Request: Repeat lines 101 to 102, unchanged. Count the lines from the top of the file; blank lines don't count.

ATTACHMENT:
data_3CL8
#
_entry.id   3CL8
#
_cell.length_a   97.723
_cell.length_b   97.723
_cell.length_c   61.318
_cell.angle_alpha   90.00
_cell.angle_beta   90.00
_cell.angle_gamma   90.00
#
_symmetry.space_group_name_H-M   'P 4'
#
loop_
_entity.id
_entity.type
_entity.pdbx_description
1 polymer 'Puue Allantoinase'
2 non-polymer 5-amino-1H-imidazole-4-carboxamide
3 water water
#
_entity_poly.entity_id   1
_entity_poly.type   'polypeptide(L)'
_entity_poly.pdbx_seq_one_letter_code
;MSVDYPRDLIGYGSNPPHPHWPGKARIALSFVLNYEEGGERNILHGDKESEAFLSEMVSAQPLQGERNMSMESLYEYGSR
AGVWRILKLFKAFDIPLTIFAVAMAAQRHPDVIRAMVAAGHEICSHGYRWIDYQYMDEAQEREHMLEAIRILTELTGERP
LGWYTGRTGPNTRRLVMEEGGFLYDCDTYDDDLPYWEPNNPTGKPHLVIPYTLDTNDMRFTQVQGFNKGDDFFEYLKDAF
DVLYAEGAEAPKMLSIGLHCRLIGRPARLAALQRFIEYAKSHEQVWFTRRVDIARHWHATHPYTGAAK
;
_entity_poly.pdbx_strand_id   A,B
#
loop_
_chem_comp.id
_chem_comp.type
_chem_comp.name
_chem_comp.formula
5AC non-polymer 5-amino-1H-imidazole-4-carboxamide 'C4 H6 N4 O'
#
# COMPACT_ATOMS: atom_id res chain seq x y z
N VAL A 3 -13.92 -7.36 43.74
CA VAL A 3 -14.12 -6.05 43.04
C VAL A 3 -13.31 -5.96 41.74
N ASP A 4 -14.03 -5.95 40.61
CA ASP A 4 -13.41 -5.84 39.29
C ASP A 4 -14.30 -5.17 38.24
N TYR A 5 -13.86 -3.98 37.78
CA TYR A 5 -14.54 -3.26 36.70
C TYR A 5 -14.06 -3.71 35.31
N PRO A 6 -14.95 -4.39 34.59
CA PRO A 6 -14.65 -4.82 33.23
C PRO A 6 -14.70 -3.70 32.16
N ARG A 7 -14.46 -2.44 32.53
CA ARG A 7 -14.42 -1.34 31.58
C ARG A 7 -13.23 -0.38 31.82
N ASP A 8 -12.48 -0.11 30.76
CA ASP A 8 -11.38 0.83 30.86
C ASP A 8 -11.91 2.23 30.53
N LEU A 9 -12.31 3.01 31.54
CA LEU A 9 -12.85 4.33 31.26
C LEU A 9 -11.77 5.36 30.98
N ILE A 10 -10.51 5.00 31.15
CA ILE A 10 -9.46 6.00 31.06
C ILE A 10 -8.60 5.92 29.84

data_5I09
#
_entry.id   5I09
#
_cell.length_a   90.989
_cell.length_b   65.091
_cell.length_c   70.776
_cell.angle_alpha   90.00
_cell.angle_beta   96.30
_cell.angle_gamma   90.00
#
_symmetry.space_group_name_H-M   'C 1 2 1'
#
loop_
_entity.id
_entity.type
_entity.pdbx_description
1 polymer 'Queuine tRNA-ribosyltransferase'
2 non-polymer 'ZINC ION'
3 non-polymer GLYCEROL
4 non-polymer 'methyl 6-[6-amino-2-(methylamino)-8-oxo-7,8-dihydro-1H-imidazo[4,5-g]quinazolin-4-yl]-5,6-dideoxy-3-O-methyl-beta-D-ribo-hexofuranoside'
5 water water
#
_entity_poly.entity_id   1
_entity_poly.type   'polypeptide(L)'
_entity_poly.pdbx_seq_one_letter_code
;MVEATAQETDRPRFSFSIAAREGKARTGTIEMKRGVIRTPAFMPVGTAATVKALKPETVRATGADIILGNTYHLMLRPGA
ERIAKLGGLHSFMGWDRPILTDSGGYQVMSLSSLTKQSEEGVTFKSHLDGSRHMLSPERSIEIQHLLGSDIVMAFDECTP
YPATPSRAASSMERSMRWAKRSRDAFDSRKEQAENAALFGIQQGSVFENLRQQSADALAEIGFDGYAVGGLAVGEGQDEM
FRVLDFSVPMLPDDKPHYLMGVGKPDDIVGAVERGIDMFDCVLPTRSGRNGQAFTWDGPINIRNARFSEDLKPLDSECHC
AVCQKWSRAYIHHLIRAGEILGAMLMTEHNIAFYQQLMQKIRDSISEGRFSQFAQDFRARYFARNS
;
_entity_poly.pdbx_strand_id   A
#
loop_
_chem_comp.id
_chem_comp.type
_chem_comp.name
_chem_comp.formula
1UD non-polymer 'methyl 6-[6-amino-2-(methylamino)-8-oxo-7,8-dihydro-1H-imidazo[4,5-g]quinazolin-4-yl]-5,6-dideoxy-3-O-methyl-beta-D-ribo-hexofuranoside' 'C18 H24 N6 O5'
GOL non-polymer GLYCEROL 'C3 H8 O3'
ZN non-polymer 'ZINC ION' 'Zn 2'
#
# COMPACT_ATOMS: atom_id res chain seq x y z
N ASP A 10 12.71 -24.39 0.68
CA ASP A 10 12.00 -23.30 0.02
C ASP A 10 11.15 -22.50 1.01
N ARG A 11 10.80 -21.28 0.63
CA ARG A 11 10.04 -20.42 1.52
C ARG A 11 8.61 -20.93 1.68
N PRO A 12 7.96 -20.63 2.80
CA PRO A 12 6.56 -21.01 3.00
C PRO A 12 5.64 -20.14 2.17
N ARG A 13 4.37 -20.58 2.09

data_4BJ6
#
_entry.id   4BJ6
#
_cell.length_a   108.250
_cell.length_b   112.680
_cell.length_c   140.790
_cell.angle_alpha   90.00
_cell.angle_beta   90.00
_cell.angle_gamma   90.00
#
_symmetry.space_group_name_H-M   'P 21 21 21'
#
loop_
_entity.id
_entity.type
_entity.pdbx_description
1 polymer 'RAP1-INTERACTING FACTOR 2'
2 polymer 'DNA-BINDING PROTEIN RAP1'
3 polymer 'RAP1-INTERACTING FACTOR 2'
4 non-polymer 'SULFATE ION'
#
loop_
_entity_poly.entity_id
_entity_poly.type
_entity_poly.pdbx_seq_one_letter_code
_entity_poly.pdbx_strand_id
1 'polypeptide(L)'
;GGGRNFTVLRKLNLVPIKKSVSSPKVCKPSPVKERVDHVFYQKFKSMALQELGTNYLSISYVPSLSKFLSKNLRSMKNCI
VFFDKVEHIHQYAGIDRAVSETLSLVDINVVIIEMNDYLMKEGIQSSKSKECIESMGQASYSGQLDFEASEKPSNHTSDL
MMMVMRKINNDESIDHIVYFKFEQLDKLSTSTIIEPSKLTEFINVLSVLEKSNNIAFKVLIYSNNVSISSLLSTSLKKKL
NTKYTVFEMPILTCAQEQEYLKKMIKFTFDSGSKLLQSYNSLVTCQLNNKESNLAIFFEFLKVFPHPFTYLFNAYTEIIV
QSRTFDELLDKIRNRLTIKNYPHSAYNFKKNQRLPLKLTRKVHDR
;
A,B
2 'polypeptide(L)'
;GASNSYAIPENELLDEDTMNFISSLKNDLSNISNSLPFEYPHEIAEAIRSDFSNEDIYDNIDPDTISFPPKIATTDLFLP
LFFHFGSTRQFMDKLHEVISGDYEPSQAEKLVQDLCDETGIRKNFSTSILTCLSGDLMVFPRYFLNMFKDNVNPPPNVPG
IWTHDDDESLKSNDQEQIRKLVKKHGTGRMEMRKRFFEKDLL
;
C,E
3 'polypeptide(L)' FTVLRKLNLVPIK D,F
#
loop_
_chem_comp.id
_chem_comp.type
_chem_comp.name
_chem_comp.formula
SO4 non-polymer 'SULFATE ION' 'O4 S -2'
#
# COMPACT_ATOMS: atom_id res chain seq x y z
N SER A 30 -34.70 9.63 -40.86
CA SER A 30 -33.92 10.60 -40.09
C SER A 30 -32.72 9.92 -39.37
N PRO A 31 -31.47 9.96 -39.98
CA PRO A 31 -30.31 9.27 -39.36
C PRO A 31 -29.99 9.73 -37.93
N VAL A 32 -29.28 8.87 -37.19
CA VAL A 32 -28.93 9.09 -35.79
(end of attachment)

_chem_comp.name
_chem_comp.formula